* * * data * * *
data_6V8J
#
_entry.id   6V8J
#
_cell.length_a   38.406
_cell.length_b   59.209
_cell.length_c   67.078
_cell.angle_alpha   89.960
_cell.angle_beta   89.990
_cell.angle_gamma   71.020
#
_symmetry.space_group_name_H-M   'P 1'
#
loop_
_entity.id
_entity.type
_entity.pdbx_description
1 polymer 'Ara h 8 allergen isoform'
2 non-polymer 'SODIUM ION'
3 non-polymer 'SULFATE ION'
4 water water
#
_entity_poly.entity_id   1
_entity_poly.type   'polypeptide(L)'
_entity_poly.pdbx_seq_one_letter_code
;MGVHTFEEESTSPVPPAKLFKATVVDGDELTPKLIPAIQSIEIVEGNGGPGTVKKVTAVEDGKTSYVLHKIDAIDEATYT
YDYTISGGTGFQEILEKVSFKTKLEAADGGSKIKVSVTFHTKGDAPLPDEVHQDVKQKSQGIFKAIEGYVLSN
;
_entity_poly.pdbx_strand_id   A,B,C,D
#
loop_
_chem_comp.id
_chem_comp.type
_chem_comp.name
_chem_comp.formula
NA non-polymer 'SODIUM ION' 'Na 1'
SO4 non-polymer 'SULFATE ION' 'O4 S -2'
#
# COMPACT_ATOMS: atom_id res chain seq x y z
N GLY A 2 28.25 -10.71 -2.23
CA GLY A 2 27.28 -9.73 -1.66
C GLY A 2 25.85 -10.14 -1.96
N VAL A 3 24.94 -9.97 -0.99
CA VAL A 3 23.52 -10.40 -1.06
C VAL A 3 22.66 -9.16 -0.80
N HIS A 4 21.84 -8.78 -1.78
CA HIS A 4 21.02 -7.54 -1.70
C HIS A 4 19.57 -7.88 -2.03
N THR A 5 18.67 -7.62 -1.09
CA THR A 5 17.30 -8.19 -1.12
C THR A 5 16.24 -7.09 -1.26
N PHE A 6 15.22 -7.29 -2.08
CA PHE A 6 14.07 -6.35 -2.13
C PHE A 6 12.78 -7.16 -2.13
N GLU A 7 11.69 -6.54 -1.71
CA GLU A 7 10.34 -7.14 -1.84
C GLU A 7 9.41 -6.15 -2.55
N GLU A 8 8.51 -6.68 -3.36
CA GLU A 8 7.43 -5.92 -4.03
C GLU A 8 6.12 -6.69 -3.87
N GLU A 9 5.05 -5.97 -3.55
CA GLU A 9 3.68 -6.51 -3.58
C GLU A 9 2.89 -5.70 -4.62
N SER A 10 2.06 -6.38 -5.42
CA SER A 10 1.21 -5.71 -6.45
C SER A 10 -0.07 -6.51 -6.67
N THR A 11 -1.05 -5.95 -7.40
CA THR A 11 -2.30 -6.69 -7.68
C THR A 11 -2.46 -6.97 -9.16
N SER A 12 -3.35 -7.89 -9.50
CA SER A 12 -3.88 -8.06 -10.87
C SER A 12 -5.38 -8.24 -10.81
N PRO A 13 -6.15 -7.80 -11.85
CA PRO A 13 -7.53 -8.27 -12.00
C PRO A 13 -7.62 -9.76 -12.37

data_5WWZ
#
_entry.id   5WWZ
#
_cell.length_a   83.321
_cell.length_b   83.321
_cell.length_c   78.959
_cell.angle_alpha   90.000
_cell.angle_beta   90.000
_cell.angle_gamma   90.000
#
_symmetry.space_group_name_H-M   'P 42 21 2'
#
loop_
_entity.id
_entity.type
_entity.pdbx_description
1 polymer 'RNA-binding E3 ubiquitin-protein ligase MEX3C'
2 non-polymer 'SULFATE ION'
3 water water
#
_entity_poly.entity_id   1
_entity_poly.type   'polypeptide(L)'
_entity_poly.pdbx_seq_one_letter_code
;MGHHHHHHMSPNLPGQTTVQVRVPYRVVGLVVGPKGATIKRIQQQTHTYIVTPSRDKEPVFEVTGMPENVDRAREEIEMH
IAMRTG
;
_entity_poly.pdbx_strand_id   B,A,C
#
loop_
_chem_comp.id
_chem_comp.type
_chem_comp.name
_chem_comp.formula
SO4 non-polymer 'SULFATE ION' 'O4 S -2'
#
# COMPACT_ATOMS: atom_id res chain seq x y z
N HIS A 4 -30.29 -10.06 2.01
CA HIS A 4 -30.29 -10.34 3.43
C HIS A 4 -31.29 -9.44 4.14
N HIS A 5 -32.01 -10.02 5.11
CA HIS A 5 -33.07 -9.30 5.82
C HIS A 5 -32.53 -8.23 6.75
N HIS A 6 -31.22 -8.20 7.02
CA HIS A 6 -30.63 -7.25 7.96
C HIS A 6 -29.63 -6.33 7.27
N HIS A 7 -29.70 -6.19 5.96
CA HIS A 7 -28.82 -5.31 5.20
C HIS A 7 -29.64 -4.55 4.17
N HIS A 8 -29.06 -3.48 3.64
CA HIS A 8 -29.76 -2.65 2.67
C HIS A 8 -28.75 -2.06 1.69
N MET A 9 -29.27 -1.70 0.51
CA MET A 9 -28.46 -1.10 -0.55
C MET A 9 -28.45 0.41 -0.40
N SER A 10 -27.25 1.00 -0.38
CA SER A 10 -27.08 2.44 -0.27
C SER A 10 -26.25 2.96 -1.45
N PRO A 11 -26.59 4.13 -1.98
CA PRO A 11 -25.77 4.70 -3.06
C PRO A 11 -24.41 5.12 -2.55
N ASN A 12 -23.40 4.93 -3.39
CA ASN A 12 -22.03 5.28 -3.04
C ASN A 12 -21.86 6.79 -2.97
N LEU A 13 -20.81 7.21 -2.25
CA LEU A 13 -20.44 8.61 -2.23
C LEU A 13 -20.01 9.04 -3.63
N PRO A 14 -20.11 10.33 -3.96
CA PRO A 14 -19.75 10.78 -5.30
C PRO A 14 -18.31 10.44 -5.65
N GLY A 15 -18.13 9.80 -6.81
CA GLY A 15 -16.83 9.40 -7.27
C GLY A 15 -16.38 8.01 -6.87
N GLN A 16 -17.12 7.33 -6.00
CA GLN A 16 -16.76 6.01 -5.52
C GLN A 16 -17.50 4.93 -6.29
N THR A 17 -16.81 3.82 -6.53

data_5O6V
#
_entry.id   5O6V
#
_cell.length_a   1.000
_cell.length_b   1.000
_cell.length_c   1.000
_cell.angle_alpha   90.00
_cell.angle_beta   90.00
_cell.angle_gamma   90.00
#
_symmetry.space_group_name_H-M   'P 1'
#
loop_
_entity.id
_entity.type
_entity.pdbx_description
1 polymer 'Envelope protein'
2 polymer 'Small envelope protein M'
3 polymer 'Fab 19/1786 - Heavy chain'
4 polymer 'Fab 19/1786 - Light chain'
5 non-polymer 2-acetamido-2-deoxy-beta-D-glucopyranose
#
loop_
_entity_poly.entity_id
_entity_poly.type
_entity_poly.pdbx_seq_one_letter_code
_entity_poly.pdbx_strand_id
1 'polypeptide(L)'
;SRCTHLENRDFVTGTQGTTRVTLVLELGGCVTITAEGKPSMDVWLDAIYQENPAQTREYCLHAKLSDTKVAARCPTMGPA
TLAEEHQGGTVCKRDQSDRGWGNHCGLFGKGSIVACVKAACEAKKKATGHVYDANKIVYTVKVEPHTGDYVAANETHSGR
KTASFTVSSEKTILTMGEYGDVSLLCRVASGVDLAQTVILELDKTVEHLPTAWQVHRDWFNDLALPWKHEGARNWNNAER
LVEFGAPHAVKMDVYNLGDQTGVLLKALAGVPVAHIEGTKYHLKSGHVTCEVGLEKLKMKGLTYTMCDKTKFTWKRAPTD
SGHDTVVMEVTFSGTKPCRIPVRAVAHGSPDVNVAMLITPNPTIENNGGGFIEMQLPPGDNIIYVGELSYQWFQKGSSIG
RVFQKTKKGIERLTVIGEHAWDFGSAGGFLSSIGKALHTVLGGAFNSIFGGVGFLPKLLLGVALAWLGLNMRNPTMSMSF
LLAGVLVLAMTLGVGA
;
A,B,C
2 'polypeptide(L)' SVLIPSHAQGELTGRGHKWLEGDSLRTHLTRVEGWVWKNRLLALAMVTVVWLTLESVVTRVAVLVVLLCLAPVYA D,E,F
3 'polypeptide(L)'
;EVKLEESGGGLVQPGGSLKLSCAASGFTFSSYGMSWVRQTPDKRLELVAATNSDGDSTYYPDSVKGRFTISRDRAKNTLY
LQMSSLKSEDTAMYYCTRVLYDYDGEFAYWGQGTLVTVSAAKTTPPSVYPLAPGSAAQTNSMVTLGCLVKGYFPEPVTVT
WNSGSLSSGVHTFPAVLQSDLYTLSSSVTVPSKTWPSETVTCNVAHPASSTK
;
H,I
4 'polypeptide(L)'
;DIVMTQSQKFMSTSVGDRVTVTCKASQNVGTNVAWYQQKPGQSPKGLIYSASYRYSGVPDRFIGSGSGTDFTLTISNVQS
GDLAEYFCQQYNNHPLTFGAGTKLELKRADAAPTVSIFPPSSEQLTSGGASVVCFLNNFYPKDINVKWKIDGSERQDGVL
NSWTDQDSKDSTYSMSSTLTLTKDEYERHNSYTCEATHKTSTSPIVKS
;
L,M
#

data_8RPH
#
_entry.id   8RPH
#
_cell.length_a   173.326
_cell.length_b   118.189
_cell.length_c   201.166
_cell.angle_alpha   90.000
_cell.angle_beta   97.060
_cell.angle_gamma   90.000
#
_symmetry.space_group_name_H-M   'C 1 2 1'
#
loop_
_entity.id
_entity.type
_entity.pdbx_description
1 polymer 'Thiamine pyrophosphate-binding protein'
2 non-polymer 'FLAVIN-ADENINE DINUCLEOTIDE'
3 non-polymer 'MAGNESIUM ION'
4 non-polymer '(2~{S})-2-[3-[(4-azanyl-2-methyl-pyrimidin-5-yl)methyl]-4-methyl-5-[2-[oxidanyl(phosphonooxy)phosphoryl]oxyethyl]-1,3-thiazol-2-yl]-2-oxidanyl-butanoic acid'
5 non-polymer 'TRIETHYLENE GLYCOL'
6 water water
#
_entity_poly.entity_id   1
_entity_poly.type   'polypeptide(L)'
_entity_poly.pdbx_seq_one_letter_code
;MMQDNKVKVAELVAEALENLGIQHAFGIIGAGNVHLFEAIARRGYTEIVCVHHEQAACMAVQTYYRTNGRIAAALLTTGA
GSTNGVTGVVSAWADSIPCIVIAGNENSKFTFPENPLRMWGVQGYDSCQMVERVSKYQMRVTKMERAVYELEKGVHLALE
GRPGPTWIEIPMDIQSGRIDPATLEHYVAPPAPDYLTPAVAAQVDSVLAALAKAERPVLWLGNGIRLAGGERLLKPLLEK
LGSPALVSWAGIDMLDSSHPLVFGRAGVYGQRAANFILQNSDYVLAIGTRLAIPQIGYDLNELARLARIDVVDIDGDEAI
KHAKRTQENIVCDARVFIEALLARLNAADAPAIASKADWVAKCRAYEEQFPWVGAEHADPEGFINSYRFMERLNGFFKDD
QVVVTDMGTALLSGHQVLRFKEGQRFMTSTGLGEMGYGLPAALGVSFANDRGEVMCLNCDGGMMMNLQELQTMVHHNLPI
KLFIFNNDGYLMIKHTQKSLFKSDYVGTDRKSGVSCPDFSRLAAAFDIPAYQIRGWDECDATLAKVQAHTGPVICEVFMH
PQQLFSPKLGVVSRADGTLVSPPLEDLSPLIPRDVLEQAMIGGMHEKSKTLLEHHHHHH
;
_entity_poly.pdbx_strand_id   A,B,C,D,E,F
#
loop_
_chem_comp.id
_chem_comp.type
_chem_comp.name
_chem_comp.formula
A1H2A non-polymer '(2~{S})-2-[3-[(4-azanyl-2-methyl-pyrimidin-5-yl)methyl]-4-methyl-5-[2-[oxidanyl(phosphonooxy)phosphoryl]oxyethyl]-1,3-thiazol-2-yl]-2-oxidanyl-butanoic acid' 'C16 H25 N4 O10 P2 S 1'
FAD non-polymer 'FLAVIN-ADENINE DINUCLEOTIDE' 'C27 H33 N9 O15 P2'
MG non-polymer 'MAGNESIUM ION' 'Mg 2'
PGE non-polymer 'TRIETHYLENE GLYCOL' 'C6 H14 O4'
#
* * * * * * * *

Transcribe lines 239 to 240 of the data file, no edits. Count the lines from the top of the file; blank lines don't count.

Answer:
PQQLFSPKLGVVSRADGTLVSPPLEDLSPLIPRDVLEQAMIGGMHEKSKTLLEHHHHHH
;